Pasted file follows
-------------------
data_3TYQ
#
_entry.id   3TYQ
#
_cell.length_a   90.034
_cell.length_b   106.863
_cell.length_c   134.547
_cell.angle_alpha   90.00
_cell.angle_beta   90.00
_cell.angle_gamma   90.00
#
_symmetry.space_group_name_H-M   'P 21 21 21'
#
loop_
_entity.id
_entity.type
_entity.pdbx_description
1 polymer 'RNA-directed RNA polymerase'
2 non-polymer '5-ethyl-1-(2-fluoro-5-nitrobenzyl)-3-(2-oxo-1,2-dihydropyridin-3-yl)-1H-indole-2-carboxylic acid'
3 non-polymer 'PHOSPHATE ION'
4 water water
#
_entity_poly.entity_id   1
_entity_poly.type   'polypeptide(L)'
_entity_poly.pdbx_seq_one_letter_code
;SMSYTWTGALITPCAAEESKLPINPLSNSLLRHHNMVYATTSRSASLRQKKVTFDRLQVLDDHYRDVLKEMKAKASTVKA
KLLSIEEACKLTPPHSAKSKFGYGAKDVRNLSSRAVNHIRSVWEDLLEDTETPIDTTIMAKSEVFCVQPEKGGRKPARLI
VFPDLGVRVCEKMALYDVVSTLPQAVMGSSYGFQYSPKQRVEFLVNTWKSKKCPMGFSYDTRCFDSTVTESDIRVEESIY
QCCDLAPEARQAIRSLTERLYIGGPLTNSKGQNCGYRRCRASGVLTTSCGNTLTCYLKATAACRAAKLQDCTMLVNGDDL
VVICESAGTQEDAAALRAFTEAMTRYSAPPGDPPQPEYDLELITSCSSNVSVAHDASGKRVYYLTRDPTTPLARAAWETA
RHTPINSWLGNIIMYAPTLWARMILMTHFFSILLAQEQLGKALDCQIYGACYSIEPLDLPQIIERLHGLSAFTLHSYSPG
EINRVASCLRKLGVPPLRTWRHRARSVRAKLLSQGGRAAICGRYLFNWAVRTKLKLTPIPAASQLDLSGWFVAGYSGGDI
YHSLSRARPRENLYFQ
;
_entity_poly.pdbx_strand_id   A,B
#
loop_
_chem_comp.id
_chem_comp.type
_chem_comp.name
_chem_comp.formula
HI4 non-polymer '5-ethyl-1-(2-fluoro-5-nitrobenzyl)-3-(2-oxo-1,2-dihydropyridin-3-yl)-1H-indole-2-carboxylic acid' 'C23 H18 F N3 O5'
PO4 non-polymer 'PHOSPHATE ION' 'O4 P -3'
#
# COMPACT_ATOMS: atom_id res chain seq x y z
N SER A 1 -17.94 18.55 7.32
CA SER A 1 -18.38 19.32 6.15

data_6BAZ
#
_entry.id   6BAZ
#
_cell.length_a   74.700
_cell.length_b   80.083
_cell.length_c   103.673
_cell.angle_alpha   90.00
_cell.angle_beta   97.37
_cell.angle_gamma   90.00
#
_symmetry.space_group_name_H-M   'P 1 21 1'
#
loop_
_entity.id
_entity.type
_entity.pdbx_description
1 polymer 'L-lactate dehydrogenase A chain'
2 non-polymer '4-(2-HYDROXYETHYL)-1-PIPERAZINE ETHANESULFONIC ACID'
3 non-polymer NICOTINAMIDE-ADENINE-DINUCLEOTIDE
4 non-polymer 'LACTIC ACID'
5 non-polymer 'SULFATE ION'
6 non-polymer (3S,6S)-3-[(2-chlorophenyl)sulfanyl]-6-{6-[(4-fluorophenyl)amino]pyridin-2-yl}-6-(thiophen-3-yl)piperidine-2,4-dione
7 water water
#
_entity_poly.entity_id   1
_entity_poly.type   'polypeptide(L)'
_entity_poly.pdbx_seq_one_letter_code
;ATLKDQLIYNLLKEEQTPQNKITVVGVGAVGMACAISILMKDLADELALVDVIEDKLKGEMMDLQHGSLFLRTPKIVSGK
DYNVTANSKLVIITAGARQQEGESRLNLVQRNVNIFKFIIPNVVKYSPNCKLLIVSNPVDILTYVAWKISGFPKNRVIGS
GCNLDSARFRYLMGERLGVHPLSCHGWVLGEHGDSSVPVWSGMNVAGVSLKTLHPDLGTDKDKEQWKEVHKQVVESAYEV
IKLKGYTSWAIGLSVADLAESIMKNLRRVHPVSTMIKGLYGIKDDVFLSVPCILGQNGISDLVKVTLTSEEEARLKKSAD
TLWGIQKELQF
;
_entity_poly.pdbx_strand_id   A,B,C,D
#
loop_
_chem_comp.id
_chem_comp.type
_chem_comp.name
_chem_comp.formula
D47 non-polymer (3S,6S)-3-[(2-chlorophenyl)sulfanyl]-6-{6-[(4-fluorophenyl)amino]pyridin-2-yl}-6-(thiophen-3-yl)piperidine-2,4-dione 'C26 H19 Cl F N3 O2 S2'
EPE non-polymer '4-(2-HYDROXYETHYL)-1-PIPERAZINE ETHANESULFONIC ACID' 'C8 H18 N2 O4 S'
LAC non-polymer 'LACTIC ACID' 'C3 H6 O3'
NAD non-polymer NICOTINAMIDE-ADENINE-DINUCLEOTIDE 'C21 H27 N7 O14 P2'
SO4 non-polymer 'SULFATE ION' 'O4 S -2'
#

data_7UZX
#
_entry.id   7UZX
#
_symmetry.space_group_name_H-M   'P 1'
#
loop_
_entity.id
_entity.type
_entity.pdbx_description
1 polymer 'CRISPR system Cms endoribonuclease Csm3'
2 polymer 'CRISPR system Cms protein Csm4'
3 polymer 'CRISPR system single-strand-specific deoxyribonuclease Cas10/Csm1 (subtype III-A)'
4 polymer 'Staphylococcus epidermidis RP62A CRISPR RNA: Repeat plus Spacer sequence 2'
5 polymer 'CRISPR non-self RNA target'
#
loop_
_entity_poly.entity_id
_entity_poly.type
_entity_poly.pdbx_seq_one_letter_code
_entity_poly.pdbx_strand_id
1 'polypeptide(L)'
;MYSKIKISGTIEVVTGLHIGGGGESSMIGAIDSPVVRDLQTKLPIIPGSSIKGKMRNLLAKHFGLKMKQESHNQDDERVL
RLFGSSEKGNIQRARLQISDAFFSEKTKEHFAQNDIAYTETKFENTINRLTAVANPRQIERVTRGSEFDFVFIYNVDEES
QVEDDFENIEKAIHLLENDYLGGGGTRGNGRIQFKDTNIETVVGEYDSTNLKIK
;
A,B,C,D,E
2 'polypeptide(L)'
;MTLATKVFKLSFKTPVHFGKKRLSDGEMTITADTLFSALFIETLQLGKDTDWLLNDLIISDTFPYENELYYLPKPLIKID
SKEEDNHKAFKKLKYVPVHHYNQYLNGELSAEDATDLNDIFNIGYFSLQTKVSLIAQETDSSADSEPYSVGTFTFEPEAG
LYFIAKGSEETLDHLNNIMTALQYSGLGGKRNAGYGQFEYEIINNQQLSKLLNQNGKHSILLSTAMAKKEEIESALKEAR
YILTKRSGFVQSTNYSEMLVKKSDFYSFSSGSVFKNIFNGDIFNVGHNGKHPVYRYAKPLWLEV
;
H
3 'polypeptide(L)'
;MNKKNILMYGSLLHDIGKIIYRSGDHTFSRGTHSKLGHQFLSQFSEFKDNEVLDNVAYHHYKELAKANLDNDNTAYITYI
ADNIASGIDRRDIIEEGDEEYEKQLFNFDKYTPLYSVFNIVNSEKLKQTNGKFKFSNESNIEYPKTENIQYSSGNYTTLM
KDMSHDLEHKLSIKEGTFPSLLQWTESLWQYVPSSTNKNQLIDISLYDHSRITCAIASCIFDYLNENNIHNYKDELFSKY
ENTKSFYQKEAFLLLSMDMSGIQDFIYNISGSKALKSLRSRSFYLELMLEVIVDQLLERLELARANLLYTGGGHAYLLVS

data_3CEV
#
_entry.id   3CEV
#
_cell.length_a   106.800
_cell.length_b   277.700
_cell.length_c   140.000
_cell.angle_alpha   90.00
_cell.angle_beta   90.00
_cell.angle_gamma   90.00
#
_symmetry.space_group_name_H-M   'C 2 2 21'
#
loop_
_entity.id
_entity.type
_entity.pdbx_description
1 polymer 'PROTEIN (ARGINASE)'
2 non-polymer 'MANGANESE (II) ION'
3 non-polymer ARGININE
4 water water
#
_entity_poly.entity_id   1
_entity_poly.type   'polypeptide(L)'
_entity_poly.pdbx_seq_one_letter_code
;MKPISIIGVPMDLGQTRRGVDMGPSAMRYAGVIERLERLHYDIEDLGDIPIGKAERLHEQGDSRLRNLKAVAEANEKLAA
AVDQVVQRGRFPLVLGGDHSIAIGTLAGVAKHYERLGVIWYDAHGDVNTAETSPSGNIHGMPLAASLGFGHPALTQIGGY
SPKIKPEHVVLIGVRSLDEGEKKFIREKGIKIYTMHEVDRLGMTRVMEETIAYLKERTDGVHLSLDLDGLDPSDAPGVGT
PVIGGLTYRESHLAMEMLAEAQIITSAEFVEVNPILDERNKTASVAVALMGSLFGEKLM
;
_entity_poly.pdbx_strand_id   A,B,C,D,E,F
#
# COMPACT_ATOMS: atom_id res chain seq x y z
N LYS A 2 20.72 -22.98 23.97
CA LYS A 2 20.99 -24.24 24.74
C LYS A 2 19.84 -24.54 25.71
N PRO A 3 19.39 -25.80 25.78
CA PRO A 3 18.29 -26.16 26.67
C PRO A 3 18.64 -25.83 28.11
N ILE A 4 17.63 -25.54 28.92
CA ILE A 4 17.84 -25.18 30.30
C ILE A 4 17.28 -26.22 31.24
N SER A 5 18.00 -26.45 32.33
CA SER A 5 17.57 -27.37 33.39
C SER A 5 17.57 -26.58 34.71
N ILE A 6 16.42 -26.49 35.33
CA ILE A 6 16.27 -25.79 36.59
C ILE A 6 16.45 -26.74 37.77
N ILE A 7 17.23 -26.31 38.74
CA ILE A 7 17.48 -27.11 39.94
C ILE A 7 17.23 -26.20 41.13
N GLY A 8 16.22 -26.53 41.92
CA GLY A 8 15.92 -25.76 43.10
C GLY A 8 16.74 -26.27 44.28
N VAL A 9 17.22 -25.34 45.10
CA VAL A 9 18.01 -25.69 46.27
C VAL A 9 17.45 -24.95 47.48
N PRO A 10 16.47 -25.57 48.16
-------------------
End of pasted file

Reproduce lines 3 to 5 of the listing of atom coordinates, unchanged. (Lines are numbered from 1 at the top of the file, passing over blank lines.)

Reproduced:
_entry.id   3TYQ
#
_cell.length_a   90.034